Private npm Modules, Rust ffi, Ruff

2015-04-15 00:00:00 +0100 by Alex R. Young

Private npm Modules

Private npm

npm private modules are here! This is something that people have wanted for a long time. There are ways to do this yourself, including third-party services and using private Git repositories. The actual production version is a little bit different to simply limiting who can see packages, however. For $7 a month you can have unlimited private packages, and grant read-write access to any other paid user. You can also collaborate on packages, which means other people can release your private module.

Packages are scoped under your username, and you can use the command-line tool to add collaborators.

Despite the low fee, I suspect many readers would prefer that their employer paid for the subscription. Fortunately, organisational accounts are coming:

Currently, private packages are only available for individual users, but support for organization accounts is coming soon. Feel free to create a user for your organization in the meantime, and we can upgrade it to an organization when support is here.

This implies that an organisational account will be an umbrella account for multiple users, so I expect pricing will differ to the individual account. I'm going to pay for an individual account right now because I think npm is cool, even though I really want an organisational account!

npm was also mentioned on TechCrunch because it recently raised $8M:

The new funding, Schlueter says, will mostly go toward hiring to push npm's product roadmap forward (the company currently has eleven employees). This is partly driven by Schlueter's philosophy around developer productivity. "When you are running this registry with 2.4 million users using it on a regular basis, you need a lot of reliability etc. — and that takes people," he said. "So you can either burn your employees out or build the company in a sustainable fashion."

Rust ffi

Matias Piipari sent me Andrew Oppenlander's Rust ffi tutorial, which explains how to extend Node with Rust.

Rust is an excellent candidate for an embedded language. In a larger project, it provides safety, which helps protect against memory issues, and speed, which keeps the host platform responsive by letting Rust do the heavy lifting.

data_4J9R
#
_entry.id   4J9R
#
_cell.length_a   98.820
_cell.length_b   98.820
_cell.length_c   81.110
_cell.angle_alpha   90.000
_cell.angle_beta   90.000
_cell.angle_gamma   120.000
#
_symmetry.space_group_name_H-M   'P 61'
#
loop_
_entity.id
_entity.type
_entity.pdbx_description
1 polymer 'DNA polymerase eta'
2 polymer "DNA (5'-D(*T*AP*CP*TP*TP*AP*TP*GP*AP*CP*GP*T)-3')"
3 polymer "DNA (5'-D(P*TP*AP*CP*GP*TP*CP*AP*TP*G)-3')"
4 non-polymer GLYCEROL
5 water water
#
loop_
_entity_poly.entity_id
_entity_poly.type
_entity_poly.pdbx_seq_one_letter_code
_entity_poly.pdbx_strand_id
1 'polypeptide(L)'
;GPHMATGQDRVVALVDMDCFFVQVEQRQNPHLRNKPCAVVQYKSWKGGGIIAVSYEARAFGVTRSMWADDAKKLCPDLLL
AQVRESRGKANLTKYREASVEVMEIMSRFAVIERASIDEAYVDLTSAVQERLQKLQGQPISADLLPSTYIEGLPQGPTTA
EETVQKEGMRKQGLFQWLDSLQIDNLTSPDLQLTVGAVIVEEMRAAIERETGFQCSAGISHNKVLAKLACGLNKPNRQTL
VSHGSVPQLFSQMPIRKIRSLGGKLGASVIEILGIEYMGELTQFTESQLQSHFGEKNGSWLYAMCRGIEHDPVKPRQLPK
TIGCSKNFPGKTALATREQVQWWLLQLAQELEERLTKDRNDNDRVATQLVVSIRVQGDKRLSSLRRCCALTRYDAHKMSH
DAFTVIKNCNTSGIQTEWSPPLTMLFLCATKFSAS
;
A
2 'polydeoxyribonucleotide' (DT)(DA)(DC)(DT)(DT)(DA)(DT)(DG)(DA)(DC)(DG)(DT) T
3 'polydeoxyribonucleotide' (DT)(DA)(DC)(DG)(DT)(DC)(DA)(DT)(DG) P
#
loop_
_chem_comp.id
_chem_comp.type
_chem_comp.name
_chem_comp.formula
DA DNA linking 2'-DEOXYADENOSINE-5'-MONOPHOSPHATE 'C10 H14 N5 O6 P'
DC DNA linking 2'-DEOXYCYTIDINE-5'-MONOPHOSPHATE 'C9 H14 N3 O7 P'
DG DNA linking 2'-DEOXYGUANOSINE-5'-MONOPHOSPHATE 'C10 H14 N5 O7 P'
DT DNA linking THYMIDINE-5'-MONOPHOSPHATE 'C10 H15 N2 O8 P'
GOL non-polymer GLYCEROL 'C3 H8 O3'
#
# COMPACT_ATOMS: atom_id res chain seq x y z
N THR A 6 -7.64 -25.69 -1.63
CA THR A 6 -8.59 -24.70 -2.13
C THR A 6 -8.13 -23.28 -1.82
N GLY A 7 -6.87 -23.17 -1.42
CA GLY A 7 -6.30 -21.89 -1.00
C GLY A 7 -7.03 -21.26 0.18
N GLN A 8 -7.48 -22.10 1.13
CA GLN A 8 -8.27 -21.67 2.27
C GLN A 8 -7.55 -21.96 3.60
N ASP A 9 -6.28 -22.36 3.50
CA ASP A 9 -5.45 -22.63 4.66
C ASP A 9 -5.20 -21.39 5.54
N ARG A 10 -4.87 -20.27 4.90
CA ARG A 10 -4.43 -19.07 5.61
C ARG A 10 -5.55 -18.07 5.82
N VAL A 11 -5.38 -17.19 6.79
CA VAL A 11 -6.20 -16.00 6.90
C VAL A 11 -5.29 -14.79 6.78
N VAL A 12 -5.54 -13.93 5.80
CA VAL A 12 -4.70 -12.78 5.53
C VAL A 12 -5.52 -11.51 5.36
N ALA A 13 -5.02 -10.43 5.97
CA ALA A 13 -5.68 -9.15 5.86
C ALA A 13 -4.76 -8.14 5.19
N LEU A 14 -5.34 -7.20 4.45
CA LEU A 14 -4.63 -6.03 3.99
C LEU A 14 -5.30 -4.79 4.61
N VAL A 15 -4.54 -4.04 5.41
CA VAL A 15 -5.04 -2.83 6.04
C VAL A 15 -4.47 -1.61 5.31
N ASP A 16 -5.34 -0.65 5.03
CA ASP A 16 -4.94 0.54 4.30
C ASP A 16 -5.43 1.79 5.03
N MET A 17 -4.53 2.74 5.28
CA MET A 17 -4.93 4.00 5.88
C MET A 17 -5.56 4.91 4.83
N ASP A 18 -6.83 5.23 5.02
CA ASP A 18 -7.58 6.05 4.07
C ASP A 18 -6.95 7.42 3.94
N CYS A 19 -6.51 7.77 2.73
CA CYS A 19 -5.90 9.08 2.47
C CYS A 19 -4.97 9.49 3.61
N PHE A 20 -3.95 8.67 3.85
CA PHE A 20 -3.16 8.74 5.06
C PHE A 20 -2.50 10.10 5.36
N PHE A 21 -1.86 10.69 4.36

I've implemented this boilerplate and example bindings for JavaScript/nodejs in Rust ffi. All JavaScript library and testing code is stored in the js folder and it is a valid NPM module, which will compile the Rust dylib on install.

The tutorial shows you how to make a Rust dynamic library, and how to use ffi to convert between C types and Rust types and call Rust from Node:

The JavaScript code is fairly straightforward, with the help of node-ffi. We just need to tell it where our dynamic library is and stub out what the C ABI function signature look like. The signature uses the C types from ref, which is used internally in node-ffi.


Coderaiser sent in Ruff (GitHub: coderaiser/ruff, License: MIT, npm: ruff), a module that mashes up coroutines with ES6 generators and EventEmitter.

var ruff = require('ruff');
var minify = require('minify');

ruff(function*() {
  var first = minify.bind(null, '1.js');
  var second = minify.bind(null, '2.js');

  yield [first, second];
}).on('error', function(error) {
}).on('end', function() {
  console.log('ok what\'s next?');

This example uses Coderaiser's minify module to minify two JavaScript files in parallel. Because the API is based on EventEmitter it should be relatively easy to understand for Node programmers.